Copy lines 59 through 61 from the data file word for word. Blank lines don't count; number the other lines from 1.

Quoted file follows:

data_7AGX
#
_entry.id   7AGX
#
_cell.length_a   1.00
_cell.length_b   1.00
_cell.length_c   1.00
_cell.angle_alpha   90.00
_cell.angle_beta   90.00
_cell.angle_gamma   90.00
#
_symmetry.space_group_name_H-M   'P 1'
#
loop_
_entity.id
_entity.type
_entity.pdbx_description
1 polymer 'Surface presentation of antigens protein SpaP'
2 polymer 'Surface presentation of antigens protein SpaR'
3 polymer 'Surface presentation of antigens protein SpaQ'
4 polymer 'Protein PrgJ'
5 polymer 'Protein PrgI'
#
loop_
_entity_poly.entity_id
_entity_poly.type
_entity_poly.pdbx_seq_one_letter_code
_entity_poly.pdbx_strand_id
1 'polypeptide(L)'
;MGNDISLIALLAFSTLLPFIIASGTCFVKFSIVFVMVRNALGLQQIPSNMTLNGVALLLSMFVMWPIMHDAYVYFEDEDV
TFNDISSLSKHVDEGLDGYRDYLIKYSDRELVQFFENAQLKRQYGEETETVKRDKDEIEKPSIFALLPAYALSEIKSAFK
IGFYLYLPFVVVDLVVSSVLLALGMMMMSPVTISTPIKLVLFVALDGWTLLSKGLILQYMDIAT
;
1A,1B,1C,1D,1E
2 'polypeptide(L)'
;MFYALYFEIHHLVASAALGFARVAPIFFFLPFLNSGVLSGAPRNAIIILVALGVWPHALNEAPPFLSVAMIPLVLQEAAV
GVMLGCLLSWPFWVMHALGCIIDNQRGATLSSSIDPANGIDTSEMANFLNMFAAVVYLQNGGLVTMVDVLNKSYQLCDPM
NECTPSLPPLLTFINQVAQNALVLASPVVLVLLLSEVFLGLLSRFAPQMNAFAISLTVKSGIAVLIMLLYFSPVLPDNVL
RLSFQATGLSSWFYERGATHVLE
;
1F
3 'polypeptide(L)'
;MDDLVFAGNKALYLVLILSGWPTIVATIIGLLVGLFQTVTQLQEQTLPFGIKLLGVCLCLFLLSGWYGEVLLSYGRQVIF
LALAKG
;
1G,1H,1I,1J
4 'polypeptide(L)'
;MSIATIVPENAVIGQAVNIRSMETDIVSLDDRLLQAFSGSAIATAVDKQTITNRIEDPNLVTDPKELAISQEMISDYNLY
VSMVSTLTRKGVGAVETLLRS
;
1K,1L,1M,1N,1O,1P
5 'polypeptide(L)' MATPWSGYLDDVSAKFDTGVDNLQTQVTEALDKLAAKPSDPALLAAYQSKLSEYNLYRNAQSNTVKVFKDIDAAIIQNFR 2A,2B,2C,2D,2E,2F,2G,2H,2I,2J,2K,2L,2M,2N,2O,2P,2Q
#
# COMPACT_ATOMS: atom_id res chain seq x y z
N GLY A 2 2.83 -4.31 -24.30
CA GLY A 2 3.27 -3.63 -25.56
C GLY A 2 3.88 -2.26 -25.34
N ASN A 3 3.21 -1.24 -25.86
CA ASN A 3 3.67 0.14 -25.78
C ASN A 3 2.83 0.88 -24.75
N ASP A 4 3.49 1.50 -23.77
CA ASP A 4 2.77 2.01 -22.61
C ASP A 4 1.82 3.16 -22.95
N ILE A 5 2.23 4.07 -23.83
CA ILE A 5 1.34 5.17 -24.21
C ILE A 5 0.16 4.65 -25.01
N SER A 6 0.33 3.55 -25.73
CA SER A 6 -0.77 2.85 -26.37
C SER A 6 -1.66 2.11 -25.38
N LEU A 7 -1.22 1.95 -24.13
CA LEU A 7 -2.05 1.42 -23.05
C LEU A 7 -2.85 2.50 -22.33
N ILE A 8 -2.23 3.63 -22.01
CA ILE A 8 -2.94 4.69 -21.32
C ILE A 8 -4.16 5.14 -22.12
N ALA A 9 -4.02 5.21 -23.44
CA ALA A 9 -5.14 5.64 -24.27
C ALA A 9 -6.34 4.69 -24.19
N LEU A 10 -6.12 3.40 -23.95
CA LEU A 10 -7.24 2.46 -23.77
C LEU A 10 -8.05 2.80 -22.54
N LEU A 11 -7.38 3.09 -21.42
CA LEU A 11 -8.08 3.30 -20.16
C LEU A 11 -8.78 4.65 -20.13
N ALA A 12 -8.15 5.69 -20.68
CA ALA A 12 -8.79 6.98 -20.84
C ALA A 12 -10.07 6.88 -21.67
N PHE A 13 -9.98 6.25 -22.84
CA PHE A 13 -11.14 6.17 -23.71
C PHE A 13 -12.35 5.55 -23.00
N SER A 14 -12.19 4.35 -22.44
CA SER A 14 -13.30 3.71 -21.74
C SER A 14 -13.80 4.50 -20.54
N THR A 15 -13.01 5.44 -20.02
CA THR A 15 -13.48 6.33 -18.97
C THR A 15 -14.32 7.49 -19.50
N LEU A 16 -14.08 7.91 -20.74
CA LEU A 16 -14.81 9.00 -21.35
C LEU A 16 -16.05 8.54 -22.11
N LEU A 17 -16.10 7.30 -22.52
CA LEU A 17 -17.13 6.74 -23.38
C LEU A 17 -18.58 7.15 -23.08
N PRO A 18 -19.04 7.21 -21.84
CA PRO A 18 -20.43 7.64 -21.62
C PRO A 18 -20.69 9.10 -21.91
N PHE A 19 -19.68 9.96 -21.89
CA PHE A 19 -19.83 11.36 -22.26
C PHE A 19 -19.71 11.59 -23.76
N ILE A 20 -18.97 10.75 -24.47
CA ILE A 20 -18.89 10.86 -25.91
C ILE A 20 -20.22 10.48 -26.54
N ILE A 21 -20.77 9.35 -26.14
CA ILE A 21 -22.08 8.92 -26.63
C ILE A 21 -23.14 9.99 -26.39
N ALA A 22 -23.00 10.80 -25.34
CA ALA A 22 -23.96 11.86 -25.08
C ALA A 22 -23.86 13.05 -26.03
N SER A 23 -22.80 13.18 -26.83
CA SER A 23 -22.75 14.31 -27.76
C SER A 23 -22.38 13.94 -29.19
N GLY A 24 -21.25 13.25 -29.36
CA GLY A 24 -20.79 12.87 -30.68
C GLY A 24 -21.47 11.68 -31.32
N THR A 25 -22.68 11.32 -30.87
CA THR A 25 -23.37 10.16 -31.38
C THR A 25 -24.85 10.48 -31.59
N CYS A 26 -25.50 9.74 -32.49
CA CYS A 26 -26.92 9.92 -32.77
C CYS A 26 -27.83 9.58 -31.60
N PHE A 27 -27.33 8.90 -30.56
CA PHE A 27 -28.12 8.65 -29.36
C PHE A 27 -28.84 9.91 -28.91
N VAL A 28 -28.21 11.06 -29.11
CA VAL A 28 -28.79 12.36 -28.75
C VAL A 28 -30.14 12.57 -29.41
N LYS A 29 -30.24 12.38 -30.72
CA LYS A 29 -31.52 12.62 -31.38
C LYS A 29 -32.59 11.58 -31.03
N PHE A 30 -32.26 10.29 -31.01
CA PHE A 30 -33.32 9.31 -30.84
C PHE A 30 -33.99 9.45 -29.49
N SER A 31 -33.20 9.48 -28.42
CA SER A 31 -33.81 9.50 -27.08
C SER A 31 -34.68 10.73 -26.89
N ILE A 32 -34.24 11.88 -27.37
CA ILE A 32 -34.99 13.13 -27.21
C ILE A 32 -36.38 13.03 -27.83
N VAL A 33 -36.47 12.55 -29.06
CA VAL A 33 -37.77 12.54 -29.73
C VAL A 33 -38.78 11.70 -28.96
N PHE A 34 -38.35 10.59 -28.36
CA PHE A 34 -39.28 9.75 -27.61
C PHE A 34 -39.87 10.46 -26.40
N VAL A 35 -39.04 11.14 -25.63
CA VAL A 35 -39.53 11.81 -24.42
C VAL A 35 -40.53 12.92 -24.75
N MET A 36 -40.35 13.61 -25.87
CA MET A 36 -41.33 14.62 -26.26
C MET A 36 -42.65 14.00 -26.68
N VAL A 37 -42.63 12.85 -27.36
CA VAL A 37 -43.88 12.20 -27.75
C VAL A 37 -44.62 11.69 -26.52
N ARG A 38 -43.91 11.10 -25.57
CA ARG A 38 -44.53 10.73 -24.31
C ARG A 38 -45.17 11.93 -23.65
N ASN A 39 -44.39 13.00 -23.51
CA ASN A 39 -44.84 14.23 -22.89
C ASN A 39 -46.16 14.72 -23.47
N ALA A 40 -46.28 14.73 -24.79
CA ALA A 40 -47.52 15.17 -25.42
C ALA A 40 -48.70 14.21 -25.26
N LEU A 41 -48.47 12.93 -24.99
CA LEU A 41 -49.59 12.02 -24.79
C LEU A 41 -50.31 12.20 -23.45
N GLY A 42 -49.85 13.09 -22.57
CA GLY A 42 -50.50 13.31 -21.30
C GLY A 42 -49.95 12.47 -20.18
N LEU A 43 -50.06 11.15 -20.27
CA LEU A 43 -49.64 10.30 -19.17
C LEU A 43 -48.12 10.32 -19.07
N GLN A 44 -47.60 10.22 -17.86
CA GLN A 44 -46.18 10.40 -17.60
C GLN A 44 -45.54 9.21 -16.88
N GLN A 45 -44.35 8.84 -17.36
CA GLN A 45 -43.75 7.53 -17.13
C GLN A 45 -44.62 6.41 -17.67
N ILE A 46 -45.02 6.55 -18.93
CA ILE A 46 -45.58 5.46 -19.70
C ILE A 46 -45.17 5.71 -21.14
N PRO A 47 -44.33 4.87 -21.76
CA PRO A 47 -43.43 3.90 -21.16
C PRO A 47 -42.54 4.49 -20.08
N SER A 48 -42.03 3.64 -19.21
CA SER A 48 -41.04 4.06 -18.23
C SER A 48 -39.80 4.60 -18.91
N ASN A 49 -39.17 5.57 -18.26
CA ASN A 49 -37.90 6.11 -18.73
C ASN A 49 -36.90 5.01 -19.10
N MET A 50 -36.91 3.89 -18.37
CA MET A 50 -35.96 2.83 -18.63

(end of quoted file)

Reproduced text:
CA ASN A 3 3.67 0.14 -25.78
C ASN A 3 2.83 0.88 -24.75
N ASP A 4 3.49 1.50 -23.77